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dc.contributorWestern, Andrew W.en_US
dc.contributorNawarathna, Bandaraen_US
dc.contributorGeorge, Biju Alummoottilen_US
dc.creatorPerera, Kushan C.en_US
dc.identifier.citationKushan C. Perera, Andrew W. Western, Bandara Nawarathna, Biju Alummoottil George. (13/8/2014). Forecasting daily reference evapotranspiration for Australia using numerical weather prediction outputs. Agricultural and Forest Meteorology, 194, pp. 50-63.en_US
dc.description.abstractFarmers and irrigation system operators make real-time irrigation decisions based on a range of factors including crop water requirement and short-term weather forecasts of rainfall and air temperature. Forecasts of reference crop evapotranspiration (ETO) can be calculated from numerical weather prediction (NWP) forecasts and ETO has the advantage of being more directly relevant to crop water requirements than air temperature. This paper aims to discuss the forecasting ability of ETO using outputs from the Bureau of Meteorology's operational NWP forecasts derived from the Australian Community Climate and Earth System Simulator – Global (ACCESS-G). The daily ETO forecasts were evaluated for the Shepparton Irrigation Area in Victoria. Forecast performance for ETO was quantified using the root mean squared error (RMSE), coefficient of determination (r2), anomaly correlation coefficient (ACC) and mean square skill score (MSSS). Lead times of daily ETO forecasts up to 9 days were compared against ETO calculated using hourly observations from the Shepparton airport automatic weather station. It was found that forecasting daily ETO was better than using the long-term monthly mean ETO for lead times up to 6 days and beyond that the longterm monthly mean was better. The average MSSS of ETO forecasts varied between 64% and 4 % for 1 to 6 day lead times, respectively. The most influential forecast weather variable for daily ETO forecasts was mean wind speed, air temperature and incoming solar radiation for 1, 2-3 and 4-9 day lead times respectively. Also, it was found that the forecast performance for incoming solar radiation and mean wind speed was relatively poor compared with the air and dew point temperaturesen_US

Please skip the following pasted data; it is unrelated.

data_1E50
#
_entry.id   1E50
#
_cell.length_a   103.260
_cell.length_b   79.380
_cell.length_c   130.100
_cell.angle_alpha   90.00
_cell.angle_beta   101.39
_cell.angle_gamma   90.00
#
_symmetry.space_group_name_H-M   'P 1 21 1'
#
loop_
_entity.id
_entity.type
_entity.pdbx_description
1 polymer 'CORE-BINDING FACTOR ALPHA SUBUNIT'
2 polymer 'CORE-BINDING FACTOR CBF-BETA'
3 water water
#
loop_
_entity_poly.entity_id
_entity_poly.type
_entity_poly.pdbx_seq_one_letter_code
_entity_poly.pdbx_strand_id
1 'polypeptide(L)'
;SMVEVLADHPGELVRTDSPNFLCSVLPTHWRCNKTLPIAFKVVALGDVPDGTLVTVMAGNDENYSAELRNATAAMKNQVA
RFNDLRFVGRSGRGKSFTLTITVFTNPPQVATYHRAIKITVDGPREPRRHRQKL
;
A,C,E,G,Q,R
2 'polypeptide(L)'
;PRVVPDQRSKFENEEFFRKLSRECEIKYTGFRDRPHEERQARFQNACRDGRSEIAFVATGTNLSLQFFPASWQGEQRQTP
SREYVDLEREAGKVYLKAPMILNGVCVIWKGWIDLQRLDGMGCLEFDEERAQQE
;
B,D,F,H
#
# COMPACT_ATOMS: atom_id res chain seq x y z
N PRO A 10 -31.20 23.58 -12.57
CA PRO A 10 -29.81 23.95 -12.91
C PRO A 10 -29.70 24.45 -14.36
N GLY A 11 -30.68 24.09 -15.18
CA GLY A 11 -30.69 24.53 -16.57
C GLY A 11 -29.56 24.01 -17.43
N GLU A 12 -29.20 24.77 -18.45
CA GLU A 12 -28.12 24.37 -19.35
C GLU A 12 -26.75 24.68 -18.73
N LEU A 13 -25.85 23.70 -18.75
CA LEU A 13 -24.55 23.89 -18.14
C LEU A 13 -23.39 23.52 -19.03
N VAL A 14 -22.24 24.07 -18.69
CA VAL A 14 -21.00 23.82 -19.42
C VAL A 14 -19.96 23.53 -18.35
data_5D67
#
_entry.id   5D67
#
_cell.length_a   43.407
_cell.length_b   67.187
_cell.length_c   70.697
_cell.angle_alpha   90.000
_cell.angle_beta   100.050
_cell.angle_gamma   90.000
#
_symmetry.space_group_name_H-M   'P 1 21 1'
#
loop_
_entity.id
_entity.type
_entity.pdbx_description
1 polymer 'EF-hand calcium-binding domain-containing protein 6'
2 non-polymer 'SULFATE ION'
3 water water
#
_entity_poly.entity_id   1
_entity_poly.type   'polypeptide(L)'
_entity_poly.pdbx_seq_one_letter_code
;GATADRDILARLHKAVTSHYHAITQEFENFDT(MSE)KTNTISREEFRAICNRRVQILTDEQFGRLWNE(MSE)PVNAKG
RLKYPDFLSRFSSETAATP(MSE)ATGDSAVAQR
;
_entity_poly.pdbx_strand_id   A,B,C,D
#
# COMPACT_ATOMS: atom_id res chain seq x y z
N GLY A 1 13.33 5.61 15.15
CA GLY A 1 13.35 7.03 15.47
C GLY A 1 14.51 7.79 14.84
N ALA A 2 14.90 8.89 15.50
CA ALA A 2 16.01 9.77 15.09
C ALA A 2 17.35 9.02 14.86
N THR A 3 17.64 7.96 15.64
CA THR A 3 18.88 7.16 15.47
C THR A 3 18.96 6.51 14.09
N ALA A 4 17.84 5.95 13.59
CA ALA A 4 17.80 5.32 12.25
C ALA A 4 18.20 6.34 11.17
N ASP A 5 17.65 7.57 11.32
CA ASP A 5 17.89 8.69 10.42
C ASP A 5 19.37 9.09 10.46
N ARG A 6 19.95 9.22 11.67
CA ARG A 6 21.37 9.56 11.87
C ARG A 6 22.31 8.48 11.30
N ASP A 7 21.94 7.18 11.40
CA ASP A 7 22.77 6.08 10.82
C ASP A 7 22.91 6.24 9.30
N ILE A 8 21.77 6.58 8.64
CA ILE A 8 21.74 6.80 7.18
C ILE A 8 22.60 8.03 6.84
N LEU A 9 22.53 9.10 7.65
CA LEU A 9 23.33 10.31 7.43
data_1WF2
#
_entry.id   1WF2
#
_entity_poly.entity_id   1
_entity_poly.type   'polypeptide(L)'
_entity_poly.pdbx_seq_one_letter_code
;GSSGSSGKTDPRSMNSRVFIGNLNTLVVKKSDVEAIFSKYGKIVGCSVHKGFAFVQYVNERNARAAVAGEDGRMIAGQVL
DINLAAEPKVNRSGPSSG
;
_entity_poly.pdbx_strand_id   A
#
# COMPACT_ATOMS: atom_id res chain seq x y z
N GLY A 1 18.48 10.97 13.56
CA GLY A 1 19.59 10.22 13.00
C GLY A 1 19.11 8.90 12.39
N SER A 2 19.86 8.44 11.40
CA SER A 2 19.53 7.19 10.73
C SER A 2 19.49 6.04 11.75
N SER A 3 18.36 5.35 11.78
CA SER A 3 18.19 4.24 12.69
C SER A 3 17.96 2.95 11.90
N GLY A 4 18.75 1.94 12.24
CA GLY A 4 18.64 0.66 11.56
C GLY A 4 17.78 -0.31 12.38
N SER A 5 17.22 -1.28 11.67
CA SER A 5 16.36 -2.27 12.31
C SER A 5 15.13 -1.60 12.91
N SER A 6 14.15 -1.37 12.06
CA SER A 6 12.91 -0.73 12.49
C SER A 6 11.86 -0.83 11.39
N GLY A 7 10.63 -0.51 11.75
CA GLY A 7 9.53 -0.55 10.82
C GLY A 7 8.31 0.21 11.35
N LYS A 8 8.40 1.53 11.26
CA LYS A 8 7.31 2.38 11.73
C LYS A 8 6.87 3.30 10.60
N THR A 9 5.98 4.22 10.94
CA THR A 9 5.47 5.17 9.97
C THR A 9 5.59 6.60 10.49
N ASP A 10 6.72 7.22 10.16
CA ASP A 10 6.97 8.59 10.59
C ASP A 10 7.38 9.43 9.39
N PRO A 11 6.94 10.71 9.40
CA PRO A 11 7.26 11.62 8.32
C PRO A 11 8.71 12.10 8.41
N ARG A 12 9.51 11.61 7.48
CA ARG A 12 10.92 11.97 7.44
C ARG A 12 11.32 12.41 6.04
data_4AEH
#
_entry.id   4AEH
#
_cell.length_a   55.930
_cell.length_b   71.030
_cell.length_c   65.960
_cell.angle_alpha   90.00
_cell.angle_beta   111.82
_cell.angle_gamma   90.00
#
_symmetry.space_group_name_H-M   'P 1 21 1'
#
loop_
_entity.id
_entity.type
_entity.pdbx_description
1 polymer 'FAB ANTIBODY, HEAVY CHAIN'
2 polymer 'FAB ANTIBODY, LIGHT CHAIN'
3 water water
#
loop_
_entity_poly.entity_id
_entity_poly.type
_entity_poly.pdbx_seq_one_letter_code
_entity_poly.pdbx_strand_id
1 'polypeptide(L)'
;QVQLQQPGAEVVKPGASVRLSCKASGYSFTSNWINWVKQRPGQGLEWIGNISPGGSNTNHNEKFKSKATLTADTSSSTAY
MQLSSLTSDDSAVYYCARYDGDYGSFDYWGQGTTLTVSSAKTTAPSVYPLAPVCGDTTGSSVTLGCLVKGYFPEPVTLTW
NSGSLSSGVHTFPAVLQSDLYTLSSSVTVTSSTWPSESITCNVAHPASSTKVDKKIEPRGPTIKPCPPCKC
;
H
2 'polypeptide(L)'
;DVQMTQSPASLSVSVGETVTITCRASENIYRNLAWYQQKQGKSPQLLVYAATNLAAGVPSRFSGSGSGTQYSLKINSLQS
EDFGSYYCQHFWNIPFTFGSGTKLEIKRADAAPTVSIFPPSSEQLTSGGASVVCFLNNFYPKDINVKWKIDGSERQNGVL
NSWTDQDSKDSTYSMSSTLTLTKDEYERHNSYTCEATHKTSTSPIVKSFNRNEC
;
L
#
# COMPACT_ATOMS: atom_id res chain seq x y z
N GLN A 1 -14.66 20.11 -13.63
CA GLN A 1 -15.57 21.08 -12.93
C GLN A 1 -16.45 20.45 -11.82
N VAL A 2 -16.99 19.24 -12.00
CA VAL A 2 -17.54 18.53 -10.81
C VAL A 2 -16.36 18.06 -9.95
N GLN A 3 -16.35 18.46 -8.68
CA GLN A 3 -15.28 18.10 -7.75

dc.publisherElsevier Massonen_US
dc.sourceAgricultural and Forest Meteorology;194,(2014) Pagination 50,63en_US
dc.subjectreference evapotranspirationen_US
dc.subjectnumerical weather predictionen_US
dc.titleForecasting daily reference evapotranspiration for Australia using numerical weather prediction outputsen_US
dc.typeJournal Articleen_US
cg.creator.idGeorge, Biju Alummoottil: 0000-0002-8427-3350en_US
cg.contributor.centerThe University of Melbourne, Department of Infrastructure Engineeringen_US
cg.contributor.centerThe Bureau of Meteorology, Australia Environment and Research Divisionen_US
cg.contributor.centerInternational Center for Agricultural Research in the Dry Areas - ICARDAen_US
cg.contributor.funderInternational Center for Agricultural Research in the Dry Areas - ICARDAen_US
cg.contributor.projectCommunication and Documentation Information Services (CODIS)en_US
cg.contributor.project-lead-instituteInternational Center for Agricultural Research in the Dry Areas - ICARDAen_US
cg.coverage.regionAustralia and New Zealanden_US
dc.identifier.statusLimited accessen_US

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